The matter between the stars - the interstellar medium - manifests
itself in many interesting and unexpected ways, and, as the detritus of
stars, its properties and behavior hold clues to the history and future
evolution of both stars and the galaxies that contain them. Stars are
accompanied by diffuse matter all through their lifetimes, from their
birthplaces in dense molecular clouds, to the stellar winds they eject
with varying ferocity as they evolve, to their final fates as they
shed their outer layers, whether as planetary nebulae or dazzling
supernovae. As these processes go on, they enrich the interstellar
medium with the products of the stars' nuclear fusion. The existence
of life on Earth is eloquent evidence of this chemical
In this course we will study the interstellar medium in its various forms. We will discuss many of the physical mechanisms that produce the radiation we observe from diffuse matter, including radiative ionization and recombination, collisional excitation of "forbidden" lines, collisional ionization, and synchrotron radiation. This course will be observing-intensive. Throughout the semester students will work in small groups to design, carry out, analyze, and and critique their own observations of the interstellar medium using the equipment on our observing deck.
The solar corona has recently been revealed as the connection between the sun and the earth. Observations from the 10 instruments on the Solar and Heliospheric Observatory (SOHO) now aloft are showing the flow of material from the sun to the earth in unprecedented detail. Further, data from the total solar eclipses of 26 February 1998 and 11 August 1999 will be used to study the cause of the heating of the solar corona and will be linked to space observations from SOHO and from the Yohkoh x-ray solar satellite. We discuss theoretical aspects and observational techniques, and will make solar observations. Students will meet weekly with the professor in groups of two or three to discuss readings, solve problems, present short papers, and/or make observations.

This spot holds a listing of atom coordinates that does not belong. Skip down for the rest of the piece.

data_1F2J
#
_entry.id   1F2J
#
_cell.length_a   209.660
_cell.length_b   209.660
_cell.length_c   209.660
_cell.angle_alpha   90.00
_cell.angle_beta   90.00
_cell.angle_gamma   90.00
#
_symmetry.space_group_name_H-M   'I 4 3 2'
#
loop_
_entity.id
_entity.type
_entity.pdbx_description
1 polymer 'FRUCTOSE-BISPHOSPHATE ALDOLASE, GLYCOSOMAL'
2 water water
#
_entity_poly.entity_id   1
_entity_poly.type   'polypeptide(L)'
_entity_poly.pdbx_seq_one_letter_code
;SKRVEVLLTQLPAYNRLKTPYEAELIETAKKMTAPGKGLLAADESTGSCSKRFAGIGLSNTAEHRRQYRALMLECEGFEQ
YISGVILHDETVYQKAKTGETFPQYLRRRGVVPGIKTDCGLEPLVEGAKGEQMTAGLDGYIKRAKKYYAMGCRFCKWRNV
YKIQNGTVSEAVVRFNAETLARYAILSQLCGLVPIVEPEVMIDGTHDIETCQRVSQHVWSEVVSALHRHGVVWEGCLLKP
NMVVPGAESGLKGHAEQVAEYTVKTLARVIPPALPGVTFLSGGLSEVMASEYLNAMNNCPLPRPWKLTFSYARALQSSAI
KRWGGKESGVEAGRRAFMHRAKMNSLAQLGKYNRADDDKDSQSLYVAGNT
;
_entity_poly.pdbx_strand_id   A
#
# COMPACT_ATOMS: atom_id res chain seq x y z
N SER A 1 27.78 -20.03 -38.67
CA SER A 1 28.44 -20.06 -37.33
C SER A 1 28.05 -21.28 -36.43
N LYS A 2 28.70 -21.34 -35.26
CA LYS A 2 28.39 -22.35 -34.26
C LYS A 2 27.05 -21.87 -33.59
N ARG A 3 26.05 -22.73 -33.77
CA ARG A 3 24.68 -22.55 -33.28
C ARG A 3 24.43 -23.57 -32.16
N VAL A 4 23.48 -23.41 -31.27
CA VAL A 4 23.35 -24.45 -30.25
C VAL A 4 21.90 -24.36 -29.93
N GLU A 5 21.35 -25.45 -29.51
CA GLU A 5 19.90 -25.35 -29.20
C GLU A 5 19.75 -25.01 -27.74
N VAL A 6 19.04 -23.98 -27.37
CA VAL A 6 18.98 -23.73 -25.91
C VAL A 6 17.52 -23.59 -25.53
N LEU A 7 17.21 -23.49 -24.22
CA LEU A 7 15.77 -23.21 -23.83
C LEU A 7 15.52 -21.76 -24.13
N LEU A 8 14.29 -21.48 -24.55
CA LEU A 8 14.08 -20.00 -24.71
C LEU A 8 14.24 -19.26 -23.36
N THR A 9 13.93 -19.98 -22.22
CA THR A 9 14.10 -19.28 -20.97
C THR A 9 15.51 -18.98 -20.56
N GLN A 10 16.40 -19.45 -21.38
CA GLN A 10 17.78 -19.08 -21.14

We study all aspects of the sun, our nearest star, as we approach the maximum of the sunspot cycle. We discuss the interior, including the neutrino experiment and helioseismology, the photosphere, the chromosphere, the corona, and the solar wind. We discuss the sun as an example of stars in general. We discuss both theoretical aspects and observational techniques, including work at the recent total solar eclipses. We discuss results from current spacecraft, including the Solar and Heliospheric Observatory (SOHO) and the Solar Dynamics Observatory (SDO).